Certain types of websites create an RSS feed. What types? Nearly every blog, most news websites, many search websites, and "social media" websites where the public is constantly updating the content of the site. A great example of a social media website is Flickr.com where the public can upload and share photos. This website creates an RSS feed that allows you to subscribe to photos from, say, Janesville, Wisconsin. That way, whenever someone uploads a photo and "tags" the photo as being a photo of Janesville, I can automatically be informed of it in my RSS newsreader.
Regardless of what type of website you want to keep track of, in order to track it you need to load its RSS feed into your RSS newsreader. There are hundreds of RSS newsreader programs, most of them are free to use. My current favorite is Bloglines because there is nothing to download (it is web-based) and because it is straight-forward.
Keep in mind that no matter which newsreader you choose, you are not locked into that newsreader. There is a very easy way to transfer all your feeds from one newsreader to another which I'll talk about in Part 6.
How to get the feed into your newsreader
As I mentioned in the last part of this series, browsers are making it easier and easier to subscribe to your favorite websites' RSS feeds. If you use Firefox or Internet Explorer and find yourself on a page that produces an RSS feed, you will see the RSS icon appear in the address bar. Clicking on this icon allows you add the page's feed to your favorite RSS reader, assuming your favorite RSS reader is in the list that Firefox or IE provides.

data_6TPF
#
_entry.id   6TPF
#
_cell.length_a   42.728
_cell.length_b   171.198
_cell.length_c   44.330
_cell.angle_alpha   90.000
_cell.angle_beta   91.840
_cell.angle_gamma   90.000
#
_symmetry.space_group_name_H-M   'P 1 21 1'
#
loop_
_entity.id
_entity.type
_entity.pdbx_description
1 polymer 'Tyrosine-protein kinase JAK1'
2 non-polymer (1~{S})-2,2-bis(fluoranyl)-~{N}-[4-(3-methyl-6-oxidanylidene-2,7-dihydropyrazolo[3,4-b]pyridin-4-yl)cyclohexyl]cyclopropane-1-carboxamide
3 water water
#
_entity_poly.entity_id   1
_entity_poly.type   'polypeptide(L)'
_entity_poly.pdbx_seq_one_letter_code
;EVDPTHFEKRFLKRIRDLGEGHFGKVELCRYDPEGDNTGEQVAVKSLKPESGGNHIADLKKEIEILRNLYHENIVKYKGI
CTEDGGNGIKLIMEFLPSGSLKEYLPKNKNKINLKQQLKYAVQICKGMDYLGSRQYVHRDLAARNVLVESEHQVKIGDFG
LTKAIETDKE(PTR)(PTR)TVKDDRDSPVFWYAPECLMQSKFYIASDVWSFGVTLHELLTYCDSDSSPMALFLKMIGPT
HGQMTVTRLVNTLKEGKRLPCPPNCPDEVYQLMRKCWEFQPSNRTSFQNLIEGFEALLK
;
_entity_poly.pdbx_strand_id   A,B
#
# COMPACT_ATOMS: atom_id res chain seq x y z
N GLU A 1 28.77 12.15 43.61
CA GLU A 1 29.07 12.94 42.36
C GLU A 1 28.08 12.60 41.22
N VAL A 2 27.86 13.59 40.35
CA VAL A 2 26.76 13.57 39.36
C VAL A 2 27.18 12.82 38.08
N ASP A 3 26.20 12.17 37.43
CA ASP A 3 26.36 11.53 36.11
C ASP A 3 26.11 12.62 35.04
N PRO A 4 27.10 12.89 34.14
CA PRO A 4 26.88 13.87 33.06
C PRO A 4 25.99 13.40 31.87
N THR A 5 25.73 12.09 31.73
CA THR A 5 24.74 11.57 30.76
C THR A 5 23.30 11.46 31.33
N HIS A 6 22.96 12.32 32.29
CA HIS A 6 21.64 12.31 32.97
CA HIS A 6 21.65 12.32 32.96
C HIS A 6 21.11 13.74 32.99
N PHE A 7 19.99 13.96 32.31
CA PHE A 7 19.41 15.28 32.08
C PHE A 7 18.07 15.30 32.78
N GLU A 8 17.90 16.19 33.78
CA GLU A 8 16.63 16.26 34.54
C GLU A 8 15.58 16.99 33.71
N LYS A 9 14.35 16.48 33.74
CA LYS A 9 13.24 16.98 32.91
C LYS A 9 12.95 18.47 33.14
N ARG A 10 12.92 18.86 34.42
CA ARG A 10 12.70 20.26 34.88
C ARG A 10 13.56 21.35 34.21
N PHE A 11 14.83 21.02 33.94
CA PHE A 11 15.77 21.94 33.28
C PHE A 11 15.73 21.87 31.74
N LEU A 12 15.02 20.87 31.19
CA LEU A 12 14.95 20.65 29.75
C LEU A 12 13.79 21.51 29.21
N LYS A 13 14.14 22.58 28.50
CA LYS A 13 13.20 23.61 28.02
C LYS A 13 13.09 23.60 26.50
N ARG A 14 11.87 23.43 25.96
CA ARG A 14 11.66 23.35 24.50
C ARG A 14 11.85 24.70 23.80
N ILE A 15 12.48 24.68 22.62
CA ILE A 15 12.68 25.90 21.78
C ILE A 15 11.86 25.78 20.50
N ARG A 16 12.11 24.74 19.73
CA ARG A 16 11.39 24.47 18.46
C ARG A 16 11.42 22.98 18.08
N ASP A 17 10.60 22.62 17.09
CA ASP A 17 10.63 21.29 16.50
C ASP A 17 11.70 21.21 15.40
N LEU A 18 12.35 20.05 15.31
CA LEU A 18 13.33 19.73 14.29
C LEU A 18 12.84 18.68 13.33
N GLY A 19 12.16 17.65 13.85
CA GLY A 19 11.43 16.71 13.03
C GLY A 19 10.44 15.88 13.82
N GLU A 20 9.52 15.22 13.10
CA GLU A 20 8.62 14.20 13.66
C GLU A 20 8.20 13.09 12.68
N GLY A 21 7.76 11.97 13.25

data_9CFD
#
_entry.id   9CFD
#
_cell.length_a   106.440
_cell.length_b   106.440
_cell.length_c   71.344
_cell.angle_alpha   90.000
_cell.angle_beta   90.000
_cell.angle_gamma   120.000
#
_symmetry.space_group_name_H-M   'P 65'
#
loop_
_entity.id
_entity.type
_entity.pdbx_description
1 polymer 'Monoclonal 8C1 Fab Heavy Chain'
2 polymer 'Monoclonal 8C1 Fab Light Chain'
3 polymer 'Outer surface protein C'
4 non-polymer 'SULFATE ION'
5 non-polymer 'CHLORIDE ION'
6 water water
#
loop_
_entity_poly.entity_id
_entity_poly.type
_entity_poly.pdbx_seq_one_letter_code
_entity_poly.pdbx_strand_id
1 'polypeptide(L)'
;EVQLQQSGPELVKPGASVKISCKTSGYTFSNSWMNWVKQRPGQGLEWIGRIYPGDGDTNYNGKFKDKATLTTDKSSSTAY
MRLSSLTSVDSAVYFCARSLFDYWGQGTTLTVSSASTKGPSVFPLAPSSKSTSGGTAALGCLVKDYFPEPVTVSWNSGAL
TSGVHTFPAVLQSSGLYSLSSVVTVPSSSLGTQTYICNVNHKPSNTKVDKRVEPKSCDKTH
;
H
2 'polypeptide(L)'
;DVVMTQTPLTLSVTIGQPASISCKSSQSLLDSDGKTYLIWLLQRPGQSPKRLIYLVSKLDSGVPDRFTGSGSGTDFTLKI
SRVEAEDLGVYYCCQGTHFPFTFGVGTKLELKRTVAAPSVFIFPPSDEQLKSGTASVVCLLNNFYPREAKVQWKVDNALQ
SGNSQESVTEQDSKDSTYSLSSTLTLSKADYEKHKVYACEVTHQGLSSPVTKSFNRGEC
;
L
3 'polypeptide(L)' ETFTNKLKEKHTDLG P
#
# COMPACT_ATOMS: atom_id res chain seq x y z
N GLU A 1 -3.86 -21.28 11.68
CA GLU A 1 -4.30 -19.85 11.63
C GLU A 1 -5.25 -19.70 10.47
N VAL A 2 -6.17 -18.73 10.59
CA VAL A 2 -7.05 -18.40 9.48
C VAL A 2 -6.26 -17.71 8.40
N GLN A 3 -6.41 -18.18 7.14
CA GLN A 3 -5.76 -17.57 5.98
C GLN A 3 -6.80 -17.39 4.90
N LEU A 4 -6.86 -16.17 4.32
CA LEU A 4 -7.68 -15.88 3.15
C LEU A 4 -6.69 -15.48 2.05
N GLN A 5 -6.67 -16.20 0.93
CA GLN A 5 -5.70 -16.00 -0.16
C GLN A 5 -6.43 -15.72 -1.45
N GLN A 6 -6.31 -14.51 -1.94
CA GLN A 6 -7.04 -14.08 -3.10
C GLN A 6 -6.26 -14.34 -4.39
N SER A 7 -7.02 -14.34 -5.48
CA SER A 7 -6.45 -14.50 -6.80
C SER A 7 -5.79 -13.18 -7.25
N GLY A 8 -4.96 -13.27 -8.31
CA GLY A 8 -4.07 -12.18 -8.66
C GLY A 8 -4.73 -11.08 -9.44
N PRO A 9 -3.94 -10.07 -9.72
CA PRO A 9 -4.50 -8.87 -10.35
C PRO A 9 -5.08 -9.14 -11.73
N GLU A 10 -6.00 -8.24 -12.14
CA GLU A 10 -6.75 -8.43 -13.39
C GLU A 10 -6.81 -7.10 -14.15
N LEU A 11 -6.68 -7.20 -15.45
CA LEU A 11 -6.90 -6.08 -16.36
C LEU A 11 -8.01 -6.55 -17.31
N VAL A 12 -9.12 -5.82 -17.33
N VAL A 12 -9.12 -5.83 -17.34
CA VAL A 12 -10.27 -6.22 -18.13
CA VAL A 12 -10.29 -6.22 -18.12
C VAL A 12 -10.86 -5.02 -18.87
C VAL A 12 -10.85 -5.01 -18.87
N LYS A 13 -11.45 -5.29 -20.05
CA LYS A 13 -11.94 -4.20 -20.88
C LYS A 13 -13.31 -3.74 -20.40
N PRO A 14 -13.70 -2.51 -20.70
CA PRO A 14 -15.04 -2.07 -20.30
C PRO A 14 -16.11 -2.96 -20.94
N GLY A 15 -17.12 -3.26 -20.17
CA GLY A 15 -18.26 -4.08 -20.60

What if your reader isn't in the list? Don't worry, you can always add a feed manually.
First, you need to find the feed for the website you wish to track. We tackled this in Part 4: Identifying the RSS feed on a blog, news website, or search.
But what...exactly...is a feed?
The feed itself is a webpage. What you are loading into your RSS reader is the webpage's address. When you find a feed on a blog and click on it, you might notice that you get taken to a plain text page with very little formatting that contains the same content as the blog you were reading. This page is the feed.
What's special about the feed is that it is automatically updated whenever the site it is linked to is updated. If a new story is added on a blog, it's feed automatically adds the new story as well. It's like a second version of the original website.
The difference between a website and its feed can be seen in the formatting. A feed has to meet very strict criteria that includes plain text, date and author information, and simplified formatting. This standardization is what allows it to be viewed in a hundred different RSS readers. But this also means most of the formatting and design of the original website disappears. A story from one blog looks pretty much the same, format-wise, as a story from any other blog.
Manually adding the feed
Once you find this page that displays the feed for a website, copy the URL of the webpage. In your RSS reader, find a link called "Add feed" or something along these lines. It will open up a form that asks you to type in the feed's URL. Simply paste the feed you have copied and your feed is now loaded into your RSS reader. Some readers may ask you to configure the feed just the way you like it, but this is essentially all there is to it.
1. Find a feed
2. Copy the URL
3. Click 'Add Feed' in your RSS reader
4. Paste the URL
Finally, some RSS readers don't even require you to locate the specific web page that contains the RSS feed. You can just use the URL for the homepage of the site, and the RSS reader is smart enough to search the website until it finds the feed associated with it. Not every reader works this way, but between manually loading the feed, using Firefox's and IE's shortcuts, and using newsreaders that find the feed for you, you will have a solution that produces tons of content for your reading pleasure in no time.
Next time we will look at transporting your feeds from one newsreader to another, or adding someone else's list of feeds into your list using a format called OPML.
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